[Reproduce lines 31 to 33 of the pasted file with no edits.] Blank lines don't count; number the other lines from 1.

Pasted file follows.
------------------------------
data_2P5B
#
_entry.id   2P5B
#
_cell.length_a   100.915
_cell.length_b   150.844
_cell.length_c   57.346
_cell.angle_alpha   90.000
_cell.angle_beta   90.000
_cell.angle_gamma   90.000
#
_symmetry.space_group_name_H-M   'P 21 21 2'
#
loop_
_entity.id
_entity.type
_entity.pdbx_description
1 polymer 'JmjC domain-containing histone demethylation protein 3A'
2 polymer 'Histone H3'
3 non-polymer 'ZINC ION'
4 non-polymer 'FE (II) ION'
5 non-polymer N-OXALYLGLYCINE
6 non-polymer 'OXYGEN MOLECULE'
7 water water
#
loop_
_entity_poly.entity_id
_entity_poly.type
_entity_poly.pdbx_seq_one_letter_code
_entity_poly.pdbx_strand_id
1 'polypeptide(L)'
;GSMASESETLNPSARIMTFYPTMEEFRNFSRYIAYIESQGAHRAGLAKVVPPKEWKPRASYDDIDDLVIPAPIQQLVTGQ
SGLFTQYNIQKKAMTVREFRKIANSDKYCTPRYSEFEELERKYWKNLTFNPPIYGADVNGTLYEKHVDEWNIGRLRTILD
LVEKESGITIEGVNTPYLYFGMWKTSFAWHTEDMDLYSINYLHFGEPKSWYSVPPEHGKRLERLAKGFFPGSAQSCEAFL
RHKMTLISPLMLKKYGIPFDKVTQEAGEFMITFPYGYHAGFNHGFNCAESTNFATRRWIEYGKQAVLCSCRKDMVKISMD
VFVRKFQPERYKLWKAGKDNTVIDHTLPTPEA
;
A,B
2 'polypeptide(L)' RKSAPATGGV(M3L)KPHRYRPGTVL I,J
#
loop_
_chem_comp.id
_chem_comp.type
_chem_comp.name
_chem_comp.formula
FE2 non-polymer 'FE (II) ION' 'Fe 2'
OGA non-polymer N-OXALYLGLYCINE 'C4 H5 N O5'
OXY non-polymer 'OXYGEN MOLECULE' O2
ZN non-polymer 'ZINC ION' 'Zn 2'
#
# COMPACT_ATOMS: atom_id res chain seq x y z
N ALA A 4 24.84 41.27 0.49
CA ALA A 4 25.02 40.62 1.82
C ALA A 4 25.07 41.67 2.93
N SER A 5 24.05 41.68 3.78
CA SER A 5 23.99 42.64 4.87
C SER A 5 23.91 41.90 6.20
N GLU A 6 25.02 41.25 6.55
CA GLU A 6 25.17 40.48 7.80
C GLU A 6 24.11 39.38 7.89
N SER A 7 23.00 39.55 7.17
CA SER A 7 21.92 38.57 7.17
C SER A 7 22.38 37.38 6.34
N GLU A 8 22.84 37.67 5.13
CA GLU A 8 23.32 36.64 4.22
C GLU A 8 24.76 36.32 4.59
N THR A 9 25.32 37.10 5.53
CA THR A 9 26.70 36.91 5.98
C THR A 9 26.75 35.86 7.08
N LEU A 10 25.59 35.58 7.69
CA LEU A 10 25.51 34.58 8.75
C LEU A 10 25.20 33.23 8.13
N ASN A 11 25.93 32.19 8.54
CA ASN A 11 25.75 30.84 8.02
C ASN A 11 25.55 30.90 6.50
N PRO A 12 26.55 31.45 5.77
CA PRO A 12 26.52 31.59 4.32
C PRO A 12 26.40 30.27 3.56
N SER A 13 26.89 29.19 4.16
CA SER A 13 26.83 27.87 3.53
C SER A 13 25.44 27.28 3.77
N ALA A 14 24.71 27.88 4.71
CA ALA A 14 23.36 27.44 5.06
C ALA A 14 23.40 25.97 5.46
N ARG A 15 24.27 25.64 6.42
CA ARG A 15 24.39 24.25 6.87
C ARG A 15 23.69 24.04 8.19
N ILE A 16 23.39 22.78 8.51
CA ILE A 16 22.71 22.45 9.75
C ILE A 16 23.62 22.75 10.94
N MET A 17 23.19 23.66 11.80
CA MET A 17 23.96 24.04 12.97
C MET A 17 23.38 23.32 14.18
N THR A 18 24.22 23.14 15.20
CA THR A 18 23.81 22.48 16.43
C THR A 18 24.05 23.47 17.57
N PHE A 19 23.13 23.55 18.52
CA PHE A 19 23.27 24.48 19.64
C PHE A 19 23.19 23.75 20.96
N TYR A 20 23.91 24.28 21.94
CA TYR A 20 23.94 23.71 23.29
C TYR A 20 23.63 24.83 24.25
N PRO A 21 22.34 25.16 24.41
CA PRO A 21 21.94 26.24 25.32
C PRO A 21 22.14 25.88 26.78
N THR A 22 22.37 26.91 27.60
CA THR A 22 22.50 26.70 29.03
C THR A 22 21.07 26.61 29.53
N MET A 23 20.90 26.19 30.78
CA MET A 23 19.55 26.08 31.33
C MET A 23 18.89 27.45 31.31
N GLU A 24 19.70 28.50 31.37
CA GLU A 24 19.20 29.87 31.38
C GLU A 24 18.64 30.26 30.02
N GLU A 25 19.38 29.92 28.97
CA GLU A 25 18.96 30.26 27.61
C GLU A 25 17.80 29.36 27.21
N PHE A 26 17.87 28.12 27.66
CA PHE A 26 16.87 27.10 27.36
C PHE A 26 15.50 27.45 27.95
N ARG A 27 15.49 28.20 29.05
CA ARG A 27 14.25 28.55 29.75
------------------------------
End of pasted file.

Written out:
1 'polypeptide(L)'
;GSMASESETLNPSARIMTFYPTMEEFRNFSRYIAYIESQGAHRAGLAKVVPPKEWKPRASYDDIDDLVIPAPIQQLVTGQ
SGLFTQYNIQKKAMTVREFRKIANSDKYCTPRYSEFEELERKYWKNLTFNPPIYGADVNGTLYEKHVDEWNIGRLRTILD